The Three Ages of Grana Padano

The three ages of Grana Padano PDO

by Great Italian Chefs 9 May 2018

Think Grana Padano is all the same? Think again. Italy’s famous cheese is in fact aged to three different stages, resulting in three distinct flavour profiles to match different ingredients and flavours. Here's how to choose the right one for your dish.

Great Italian Chefs is a team of passionate food-lovers dedicated to bringing you the latest news, views and reviews from the gastronomic mecca that is Italy.

Great Italian Chefs is a team of food lovers dedicated to bringing you the latest news, views and reviews from the gastronomic mecca that is Italy. From Veneto and Lombardy in the north to Calabria and Sicily in the south, we celebrate the very best of this glorious cuisine and try to bring you a little bit of la dolce vita wherever you are.

We’re all very familiar with Grana Padano as an accompaniment to pasta or a salad, but there’s far more to this cheese than meets the eye. The first records of Grana Padano go way back to 1135, when monks at Chiaravalle Abbey in the Po Valley used to make cheese with surplus milk, and the cow’s cheese has been a cornerstone of Italian cooking ever since.

In 1951, cheesemakers across the north of Italy formed a consortium to agree upon a set of rules for the production of so-called formaggio di grana (‘grana’ meaning ‘grainy’), and the cheese became known as Grana Padano (Padano refers to the Po Valley, which is also known as Valle Padana). Today, Grana Padano must be made to a specific set of guidelines outlined by the Consortium for the Protection of Grana Padano Cheese (CTFGP), and it must be made from cow’s milk that originates in the Po Valley.

Like many Italian foods, Grana Padano has been through a long journey to become the product it is today. It’s natural to assume that because all Grana Padano is made in the same way, it all tastes the same, but there’s one crucial factor that's often ignored – its age. Grana Padano actually comes in three different age categories, each with its own unique flavour and texture. Here are the differences between them and how they're best used in cooking.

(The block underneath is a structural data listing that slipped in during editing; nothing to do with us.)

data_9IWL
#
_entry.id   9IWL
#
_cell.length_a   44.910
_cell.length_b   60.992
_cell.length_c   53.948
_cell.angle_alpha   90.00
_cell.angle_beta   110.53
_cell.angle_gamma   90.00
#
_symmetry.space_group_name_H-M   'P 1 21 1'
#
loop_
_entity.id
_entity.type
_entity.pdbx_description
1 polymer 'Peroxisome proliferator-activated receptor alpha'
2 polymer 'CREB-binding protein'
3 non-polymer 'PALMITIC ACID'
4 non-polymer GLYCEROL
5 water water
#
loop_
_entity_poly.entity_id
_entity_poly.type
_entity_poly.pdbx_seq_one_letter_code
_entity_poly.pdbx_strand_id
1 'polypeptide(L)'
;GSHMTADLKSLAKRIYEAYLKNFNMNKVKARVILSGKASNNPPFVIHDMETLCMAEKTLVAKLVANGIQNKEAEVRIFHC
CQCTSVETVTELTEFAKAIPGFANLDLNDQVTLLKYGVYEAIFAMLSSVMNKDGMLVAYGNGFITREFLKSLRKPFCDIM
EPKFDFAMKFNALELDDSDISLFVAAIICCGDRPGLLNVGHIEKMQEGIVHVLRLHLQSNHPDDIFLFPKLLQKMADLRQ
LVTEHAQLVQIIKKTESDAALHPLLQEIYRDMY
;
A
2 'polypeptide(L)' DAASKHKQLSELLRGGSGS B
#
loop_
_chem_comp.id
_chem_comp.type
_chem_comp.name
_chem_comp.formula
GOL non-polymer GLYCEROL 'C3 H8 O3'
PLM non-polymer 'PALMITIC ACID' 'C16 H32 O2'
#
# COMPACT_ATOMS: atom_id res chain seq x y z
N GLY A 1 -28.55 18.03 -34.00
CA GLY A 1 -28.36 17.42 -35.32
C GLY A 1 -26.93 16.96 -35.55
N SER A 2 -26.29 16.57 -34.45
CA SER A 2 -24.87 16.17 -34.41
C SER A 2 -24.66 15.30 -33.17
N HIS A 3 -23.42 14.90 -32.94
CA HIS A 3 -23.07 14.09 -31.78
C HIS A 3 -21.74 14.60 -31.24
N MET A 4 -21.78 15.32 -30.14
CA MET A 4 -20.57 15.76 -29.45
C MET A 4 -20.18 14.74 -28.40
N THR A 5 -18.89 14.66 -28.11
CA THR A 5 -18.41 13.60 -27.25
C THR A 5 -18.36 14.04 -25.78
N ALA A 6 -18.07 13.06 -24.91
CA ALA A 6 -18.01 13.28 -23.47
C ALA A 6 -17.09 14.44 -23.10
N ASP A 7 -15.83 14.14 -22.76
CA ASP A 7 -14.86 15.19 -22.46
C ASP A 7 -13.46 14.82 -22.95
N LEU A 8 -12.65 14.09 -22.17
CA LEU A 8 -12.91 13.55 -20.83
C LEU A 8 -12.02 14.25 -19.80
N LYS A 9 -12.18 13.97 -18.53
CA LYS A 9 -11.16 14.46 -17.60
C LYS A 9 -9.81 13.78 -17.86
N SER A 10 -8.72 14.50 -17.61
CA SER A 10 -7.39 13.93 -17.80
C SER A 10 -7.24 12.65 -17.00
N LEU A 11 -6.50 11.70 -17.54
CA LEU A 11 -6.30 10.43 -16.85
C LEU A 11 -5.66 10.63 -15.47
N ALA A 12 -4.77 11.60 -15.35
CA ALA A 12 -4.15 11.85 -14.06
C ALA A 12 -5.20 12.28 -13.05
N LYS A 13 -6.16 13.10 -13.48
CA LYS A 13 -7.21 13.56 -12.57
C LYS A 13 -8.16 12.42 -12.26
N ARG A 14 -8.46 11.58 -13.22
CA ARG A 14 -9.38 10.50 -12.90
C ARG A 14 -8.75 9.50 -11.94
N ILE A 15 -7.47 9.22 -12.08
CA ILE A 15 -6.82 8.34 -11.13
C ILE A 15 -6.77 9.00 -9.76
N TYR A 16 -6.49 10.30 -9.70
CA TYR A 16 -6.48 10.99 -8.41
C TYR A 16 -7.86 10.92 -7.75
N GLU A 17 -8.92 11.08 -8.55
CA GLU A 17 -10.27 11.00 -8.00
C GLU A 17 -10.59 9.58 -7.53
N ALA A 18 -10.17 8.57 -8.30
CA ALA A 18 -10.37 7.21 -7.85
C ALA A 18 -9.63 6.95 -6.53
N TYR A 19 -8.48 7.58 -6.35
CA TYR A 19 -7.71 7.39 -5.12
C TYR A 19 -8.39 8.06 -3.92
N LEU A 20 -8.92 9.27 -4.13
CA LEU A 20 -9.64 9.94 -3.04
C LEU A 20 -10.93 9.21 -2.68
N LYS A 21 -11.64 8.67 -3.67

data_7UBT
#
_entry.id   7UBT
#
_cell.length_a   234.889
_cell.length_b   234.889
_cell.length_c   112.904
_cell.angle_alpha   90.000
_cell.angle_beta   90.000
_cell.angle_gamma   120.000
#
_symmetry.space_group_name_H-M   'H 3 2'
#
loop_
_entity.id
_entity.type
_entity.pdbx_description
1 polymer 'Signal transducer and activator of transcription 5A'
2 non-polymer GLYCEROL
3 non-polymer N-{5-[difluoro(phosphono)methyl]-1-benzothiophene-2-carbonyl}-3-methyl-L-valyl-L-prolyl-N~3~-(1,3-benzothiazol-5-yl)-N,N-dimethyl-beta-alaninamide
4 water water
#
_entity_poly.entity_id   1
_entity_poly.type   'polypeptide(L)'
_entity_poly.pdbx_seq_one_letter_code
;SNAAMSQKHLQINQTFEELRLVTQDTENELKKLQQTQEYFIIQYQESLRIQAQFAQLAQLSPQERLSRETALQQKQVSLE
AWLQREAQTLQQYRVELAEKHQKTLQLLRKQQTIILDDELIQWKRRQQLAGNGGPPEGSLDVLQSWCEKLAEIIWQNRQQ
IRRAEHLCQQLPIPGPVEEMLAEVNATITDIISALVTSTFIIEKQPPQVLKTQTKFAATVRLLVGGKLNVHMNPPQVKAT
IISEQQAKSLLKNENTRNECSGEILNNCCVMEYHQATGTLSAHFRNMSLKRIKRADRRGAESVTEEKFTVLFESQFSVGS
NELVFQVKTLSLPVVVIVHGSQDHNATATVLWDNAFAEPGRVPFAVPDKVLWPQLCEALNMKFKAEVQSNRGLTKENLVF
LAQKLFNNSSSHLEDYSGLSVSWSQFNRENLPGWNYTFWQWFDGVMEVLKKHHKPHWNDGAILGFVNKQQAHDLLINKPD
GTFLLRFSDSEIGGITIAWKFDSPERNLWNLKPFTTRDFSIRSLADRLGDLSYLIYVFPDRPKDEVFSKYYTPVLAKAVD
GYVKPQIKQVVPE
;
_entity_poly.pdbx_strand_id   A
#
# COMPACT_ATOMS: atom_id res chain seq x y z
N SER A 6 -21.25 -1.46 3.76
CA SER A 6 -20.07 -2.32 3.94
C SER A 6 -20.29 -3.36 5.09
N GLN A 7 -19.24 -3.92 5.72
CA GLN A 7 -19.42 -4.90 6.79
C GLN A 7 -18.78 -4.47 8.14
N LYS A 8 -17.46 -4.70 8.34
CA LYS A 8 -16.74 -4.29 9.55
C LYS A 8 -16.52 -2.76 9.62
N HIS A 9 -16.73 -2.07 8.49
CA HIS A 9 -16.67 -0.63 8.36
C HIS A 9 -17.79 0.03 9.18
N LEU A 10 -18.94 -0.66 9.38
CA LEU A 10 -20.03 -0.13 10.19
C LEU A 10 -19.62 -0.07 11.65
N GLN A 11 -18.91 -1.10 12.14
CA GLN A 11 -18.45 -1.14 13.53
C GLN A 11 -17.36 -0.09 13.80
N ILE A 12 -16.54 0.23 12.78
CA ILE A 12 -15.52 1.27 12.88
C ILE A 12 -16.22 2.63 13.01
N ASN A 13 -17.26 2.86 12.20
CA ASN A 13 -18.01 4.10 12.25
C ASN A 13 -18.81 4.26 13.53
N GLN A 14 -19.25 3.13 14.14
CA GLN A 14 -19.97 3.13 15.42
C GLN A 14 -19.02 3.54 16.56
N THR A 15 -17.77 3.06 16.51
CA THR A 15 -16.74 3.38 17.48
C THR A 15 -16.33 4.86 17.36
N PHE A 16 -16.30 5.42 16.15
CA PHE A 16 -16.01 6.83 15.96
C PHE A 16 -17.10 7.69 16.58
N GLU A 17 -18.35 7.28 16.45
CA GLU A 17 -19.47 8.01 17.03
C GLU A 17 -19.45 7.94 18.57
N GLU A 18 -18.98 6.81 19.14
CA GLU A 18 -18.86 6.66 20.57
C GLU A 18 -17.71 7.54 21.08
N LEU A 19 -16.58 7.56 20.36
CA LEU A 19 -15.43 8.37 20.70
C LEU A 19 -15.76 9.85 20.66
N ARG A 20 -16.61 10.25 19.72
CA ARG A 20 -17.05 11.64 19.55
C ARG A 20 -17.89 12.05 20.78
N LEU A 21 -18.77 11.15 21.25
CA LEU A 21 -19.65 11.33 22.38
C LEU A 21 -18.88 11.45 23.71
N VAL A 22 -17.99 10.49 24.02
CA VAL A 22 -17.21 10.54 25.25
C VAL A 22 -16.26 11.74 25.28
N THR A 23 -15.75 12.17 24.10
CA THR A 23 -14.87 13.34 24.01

Grana Padano

Not all Grana Padano is shipped off and sold at the tender age of nine to sixteen months, though. Wheels of cheese that keep maturing past sixteen months graduate from Grana Padano to become Grana Padano oltre 16 mesi (over sixteen months), at which point the cheese takes on a noticeably different character – the texture becomes more crumbly and grainy while crunchy calcium lactate crystals start to form, adding texture and bursts of umami flavour. Grana Padano oltre 16 mesi takes on a more complex savoury character than the younger Grana Padano – the creaminess of the latter is replaced by nut and dried fruit flavours. It’s still delicious grated or crumbled over pasta and risotto, but has enough depth and complexity that it can stand up against bold, full-bodied wines too.

Grana Padano Riserva

Once Grana Padano reaches around twenty months of ageing, it becomes Grana Padano Riserva – provided it passes further rigorous tests and receives the iconic fire-brand. This is the oldest, boldest Grana Padano you’ll find, with incredibly rich and complex savoury characteristics. It’s a fantastic cheese for a cheeseboard, paired with a good red wine, but it can be used in cooking too, provided you make sure any other flavours are strong enough to match it. The nutty, dried fruit character that appears in Grana Padano oltre 16 mesi is even more prominent in Grana Padano Riserva, but the long, rich, buttery aftertaste that comes with those extra few months of ageing makes the Riserva a unique and fantastic experience.

As one of Italy’s biggest exports, Grana Padano certainly isn't hard to find, but if you’re looking for the more mature varieties you might have to look a bit harder. Good Italian delicatessens will often stock both Grana Padano oltre 16 mesi and Grana Padano Riserva, as will some larger supermarkets. If you're looking for ideas, take a look at Valeria Necchio's wonderful recipes above, or try her delicious baked chicken thighs with Grana Padano breadcrumbs. If you want something to really wow your guests, Cristina Bowerman's smoked duck breast with Grana Padano sauce is a real showstopping dinner party starter. Happy cooking!